To mainly allay the fear among the health staff, 35 treating doctors including paediatricians, anaesthetists, interns, nurses, and cleaning staff took postexposure prophylaxis along with the family members.

Ethics statement

Consent from the child’s parents for publication in PLOS journal is taken. The name of the ethical committee is KIMS institutional ethics committee. Approval for the study was granted (KIMS/IEC/103/2020), and confidentiality of the patient was maintained. Also, no specific funding was received for this work.

Case discussion

The findings in this case suggest that management of wounds in the areas of the head and neck require careful evaluation and treatment with rabies biologicals.

The cause of death in completed rabies postexposure prophylaxis can be attributed to vaccines or RIG not stored in proper cold chain, improper administration of either vaccine or RIG, and inadequate administration of RIG. In the present case, maintenance of cold chain in ice-lined refrigerators (power backup) and temperature monitoring were ensured. No expired vaccine was used, and other patients had received the vaccine from the same batch. This was confirmed by the health centres and patients being alive. The switch in IM and ID route was due to different places of administration of vaccine and not done intentionally. Furthermore, the 2018 expert consensus and the WHO recommendations suggest that switch in route of administration of rabies vaccine also provides the desired protection [3].

In the present case, the wound was on the scalp (thickly innervated with nerves) measuring about 15 cm, and RIG administration was calculated based on body weight (2.7 ml). This quantity of RIG administrated with dilution may not have been sufficient to neutralise the virus in all the exposed parts. However, if the child had received RIG over and above the recommended body weight with or without appropriate dilution, the RIG may have neutralised the virus in all the exposed parts. The Equirab product manual mentions ERIG should not exceed the body weight recommendations because immunoglobulin may partially suppress active production of antibodies [4]. However, Madhusudhana and colleagues had mentioned that calculating the dose of RIG based on body weight may be not necessary [5]. The 2018 Expert Review mentions that with modern biologicals, the risk of systemic reactions to RIG are now considered negligible [3]. This is due to administration limited to and localised in the dermis, systemic distribution might be minimised and not interfere with postvaccine antibody production.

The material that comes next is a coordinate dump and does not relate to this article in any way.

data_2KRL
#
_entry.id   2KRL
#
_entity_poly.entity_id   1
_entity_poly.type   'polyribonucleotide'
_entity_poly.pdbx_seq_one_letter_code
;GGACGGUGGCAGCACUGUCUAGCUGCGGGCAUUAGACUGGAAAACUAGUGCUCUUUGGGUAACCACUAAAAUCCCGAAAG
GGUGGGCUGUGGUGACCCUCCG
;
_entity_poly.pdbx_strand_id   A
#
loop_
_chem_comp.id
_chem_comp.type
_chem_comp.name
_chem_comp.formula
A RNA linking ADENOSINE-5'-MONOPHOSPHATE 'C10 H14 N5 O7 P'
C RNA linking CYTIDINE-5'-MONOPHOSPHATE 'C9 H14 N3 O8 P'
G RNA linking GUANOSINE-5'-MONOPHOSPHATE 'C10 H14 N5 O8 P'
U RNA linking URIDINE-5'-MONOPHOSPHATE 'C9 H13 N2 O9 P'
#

A clinical case was reported in a child who had rabies exposure on the face, received full dose of ERIG into the wound, sutured, 4 doses of ARV (IM) given, and still developed rabies like the present case [6]. One of the causes of rabies prophylaxis failure is that not all wounds were infiltrated adequately with RIG [7], which may be the reason in the present case.

Antemortem confirmation of rabies by a combination of laboratory diagnostic assays (detection of viral RNA in CSF, skin and saliva, and neutralising antibodies in CSF) could be achieved in 40.6% cases similar to the observations of the present case [8].

An MRI of the brain and cervical spine performed using 1.5 Tesla scanner showed bilaterally symmetrical hyperintensities in T2 and FLAIR images in basal ganglia, thalamus, dorsal medulla, and central grey matter of the cervical spinal cord extending to the dorsal segments similar to the present case [9]. Diagnosis of rabies by MRI can be correlated when clinical suspicion is very high.

Postvaccination encephalomyelitis associated with vaccine such as rabies was ruled out in the current case as the CSF titre for rabies antibody showed 4-fold rise through RFFIT [10]. The clinical signs presented are similar to another confirmed rabies death reported in Bengaluru in a paediatric-aged child.[11]

Also, the cause of rabies encephalitis due to suturing an acute wound and in case of direct nerve inoculation of rabies virus has to be considered and beyond the scope of the study.

There is a need for research studies to generate evidence on upper limit or maximum quantity of RIG that can be given in high-risk exposures, along with vaccination for prevention of rabies in India. Moreover, currently, the WHO guidelines recommend local infiltration only, without injecting the remnant of the unused diluted RIG at a distance [12].

Good intensive care with supportive measures may help the occasional patient with rabies encephalitis to survive, but there is an urgent need for novel antivirals and newer therapeutic strategies to improve the outcomes [13].

Conclusion

Rabies encephalomyelitis, in spite of postexposure rabies prophylaxis, may be attributed to insufficient RIG administration to neutralise the virus locally. There is a need for further studies on the quantity of RIG in high-risk exposures for prevention of rabies.

Acknowledgments

The authors would like to thank the parents of the child who consented to share the information in spite of the great pain they are enduring, Dr. Rita S Mani, Professor of Neurovirology, NIMHANS Bangalore. Professor and Head, staff and postgraduates of department of Paediatrics, Anaesthesia and Community Medicine, Kempegowda Institute of Medical Sciences, Bangalore.

References